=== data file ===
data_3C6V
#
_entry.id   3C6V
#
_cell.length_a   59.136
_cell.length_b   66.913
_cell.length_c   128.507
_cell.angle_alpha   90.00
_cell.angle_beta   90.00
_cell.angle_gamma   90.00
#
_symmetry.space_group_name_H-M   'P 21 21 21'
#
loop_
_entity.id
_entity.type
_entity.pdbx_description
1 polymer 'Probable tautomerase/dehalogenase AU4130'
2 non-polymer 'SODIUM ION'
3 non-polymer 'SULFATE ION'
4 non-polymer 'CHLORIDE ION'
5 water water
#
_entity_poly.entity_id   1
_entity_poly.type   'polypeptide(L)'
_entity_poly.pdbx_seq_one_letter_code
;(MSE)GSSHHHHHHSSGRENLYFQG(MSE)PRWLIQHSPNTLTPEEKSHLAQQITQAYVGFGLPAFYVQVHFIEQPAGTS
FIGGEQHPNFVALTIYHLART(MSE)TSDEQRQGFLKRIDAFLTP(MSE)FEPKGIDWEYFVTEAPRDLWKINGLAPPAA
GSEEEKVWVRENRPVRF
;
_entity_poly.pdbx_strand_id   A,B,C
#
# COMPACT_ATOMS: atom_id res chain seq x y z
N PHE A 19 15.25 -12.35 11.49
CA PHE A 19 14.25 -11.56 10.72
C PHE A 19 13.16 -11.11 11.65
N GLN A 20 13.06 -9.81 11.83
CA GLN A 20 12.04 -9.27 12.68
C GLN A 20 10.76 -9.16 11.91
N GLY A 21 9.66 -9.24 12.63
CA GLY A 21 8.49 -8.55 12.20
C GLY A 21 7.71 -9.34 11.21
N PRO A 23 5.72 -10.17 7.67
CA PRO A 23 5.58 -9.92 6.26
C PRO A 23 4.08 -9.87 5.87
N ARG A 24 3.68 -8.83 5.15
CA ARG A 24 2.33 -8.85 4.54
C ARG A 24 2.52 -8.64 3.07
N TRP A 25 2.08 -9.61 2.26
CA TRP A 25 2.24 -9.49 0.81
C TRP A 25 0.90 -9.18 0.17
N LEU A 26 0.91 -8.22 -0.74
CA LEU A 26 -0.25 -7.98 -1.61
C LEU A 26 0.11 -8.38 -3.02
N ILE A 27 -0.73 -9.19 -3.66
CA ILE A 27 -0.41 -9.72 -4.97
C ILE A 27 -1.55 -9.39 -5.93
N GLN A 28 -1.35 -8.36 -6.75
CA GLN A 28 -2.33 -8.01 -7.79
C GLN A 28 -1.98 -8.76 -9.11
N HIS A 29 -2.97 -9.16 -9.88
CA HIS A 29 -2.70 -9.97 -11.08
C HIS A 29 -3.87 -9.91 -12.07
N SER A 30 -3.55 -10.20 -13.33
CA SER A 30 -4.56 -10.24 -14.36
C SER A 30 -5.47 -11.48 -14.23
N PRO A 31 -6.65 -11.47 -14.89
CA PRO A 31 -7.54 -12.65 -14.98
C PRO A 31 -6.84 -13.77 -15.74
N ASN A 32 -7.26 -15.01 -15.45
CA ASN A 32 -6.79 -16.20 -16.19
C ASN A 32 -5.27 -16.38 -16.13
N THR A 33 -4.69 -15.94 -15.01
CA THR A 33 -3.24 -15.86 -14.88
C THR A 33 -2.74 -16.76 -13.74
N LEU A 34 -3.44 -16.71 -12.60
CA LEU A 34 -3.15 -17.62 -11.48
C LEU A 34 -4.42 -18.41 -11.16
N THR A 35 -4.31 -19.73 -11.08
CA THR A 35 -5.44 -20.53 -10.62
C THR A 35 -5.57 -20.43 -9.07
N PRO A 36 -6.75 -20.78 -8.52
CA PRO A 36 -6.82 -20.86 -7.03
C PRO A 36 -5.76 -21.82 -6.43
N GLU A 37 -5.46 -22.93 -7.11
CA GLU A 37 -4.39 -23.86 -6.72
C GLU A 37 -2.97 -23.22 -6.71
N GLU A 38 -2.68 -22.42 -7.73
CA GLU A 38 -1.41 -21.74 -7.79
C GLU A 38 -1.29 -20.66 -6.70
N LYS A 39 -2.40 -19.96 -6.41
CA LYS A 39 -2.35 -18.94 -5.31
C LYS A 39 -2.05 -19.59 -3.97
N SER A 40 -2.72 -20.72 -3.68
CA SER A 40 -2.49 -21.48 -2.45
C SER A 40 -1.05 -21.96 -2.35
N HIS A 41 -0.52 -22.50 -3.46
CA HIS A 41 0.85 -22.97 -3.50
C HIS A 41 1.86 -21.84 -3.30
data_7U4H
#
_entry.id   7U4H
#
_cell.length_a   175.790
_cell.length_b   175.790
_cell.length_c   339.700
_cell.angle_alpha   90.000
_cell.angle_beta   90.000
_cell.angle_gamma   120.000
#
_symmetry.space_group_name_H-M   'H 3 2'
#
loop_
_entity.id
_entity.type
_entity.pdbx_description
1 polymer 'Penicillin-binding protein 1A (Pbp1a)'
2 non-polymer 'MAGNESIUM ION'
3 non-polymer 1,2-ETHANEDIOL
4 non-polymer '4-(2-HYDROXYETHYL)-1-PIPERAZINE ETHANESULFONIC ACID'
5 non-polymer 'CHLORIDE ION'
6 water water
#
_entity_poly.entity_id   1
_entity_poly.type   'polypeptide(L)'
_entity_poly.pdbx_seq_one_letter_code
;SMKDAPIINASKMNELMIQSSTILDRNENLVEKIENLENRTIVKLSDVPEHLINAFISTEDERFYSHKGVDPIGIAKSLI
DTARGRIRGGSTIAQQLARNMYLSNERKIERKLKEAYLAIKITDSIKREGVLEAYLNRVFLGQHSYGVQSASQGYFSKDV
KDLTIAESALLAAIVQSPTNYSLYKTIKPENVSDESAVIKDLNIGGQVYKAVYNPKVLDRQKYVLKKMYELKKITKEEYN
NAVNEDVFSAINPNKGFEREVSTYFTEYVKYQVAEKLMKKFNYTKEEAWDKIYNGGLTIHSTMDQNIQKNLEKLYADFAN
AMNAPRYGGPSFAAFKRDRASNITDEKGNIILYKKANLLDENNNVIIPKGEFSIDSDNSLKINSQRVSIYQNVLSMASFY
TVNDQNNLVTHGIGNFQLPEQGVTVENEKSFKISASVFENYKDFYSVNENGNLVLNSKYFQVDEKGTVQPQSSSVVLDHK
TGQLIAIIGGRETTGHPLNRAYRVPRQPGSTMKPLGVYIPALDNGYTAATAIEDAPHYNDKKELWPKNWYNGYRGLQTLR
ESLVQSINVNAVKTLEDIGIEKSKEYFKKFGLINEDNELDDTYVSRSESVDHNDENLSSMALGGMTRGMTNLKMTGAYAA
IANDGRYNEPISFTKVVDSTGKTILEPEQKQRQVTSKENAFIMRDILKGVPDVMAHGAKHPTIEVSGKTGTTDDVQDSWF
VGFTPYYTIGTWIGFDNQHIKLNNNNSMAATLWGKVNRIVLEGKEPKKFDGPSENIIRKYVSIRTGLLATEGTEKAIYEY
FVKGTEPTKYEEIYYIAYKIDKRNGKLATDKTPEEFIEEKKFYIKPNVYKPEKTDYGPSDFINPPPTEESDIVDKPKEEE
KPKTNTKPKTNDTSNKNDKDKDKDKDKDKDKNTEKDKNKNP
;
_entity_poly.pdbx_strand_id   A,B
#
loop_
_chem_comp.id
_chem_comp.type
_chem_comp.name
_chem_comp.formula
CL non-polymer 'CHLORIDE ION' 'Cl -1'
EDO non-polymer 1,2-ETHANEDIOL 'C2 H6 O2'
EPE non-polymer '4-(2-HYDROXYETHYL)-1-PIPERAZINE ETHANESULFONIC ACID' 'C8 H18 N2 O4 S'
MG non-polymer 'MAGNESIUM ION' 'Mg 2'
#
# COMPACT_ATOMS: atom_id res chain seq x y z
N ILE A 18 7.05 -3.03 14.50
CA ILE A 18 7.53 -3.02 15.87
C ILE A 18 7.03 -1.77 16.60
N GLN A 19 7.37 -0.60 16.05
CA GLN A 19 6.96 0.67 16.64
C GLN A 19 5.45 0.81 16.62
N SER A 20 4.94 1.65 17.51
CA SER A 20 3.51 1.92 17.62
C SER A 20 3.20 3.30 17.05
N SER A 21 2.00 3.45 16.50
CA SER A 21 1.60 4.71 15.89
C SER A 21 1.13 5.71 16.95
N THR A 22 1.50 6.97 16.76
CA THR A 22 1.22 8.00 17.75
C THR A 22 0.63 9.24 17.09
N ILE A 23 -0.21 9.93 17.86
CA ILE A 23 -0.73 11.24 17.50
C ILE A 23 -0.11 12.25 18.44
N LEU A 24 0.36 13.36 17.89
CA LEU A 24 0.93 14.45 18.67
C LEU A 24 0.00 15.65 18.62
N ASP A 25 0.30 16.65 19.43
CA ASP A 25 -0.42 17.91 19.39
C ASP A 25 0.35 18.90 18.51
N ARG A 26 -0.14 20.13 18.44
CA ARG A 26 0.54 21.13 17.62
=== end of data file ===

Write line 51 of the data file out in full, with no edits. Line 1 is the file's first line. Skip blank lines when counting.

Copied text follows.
C TRP A 25 0.90 -9.18 0.17